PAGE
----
The misuses of power and disrespect for values during elections have been truly shocking. Modiji, making a public display of humility as the chowkidar of the nation, flaunted his military achievements: surgical strikes and Balakot killings. We cannot remember Indira Gandhi boasting about her Bangladesh victory. While Yogi made a show of eating with dalits, he holds the biggest number of dalits in jail. Amit Shah was unembarassed about his aggressive Hindutva nationalism. On the general front, candidates calling each other names distracted you from the quality of debates. Competitors put no limit to ‘demeaning politics.’ How low can you descend before being disqualified, this was the only question.

Values Win Respect Yet in Unexpected Spaces

Winners want to take all. Money may increase with effort, but glory, honour and fame will slip from your hands the moment you set out hunting after it. Popularity eludes popularity-hunters. And even about money, Aristotle says, “Wealth is evidently not the good we are seeking; for it is merely useful and for the sake of something else” (Ibid 14). What we are looking for is human wellbeing. Very surprisingly, increasing number of Millennials in the US, says Giridharadas, “want a job with meaning,” not mere good income (Ibid 42). Indian youths are not far different. Meaning is in sharing good things with all, to everyone’s joy. People value togetherness even when individuals want to excel.  Excelling brings joy when it is for the benefit of all.  Sharp inequality damages the atmosphere.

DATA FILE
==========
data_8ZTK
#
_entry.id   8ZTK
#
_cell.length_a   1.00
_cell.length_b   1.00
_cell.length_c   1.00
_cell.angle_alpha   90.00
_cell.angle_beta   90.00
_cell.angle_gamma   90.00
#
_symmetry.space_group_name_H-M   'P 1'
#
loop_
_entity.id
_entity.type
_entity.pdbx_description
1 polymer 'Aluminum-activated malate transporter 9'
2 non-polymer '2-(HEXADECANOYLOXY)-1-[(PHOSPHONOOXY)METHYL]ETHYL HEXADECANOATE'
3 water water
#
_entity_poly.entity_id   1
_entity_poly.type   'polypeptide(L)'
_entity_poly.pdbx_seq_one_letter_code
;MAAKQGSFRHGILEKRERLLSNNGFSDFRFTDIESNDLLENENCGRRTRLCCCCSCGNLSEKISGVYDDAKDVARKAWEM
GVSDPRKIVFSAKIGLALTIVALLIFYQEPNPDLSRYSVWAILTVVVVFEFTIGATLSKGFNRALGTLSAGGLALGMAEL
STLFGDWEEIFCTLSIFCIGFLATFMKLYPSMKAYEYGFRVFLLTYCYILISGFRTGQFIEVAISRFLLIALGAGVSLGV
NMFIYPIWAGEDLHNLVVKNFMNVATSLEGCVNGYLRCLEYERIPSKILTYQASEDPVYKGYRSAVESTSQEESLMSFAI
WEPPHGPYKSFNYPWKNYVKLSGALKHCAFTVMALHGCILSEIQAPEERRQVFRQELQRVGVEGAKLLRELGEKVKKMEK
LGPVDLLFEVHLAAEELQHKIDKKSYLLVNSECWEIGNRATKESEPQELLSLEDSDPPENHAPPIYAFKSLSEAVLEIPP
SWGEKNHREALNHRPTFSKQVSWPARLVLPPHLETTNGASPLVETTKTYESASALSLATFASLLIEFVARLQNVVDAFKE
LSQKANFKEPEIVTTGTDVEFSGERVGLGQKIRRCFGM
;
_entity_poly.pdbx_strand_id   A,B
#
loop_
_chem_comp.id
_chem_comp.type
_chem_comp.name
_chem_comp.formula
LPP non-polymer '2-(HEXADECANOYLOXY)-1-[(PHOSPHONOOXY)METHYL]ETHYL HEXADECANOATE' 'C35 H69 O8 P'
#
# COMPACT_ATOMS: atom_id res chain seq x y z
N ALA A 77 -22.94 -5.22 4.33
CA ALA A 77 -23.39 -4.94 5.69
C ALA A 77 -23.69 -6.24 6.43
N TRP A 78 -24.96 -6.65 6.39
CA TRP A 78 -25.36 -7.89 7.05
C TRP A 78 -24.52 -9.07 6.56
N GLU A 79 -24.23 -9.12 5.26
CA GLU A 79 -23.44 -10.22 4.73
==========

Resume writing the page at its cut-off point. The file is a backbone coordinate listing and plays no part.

We have people amidst us still who have been reflecting on such issues. While Amartya Sen’s services were terminated in Nalanda University with scant courtesy, a chair has been instituted after his name in the London School of Economics in recognition of his contribution to an “understanding of inequality.” This happens in the face of Mounting Inequality. There are times when we look to the Heavens for assistance. Our sense of helplessness has grown more severe after the news about Christchurch, Colombo and Notre Dame. Even Modiji offered help to Colombo.

As we await the results of the elections, we pray that the winners may not “take all,” be vengeful, organize raids, bring down statues, ransack party-offices; but offer to join hands with all who are committed to the cause of the nation and the welfare of the world.

(Published on 29th April 2019, Volume XXXI, Issue 17 & 18)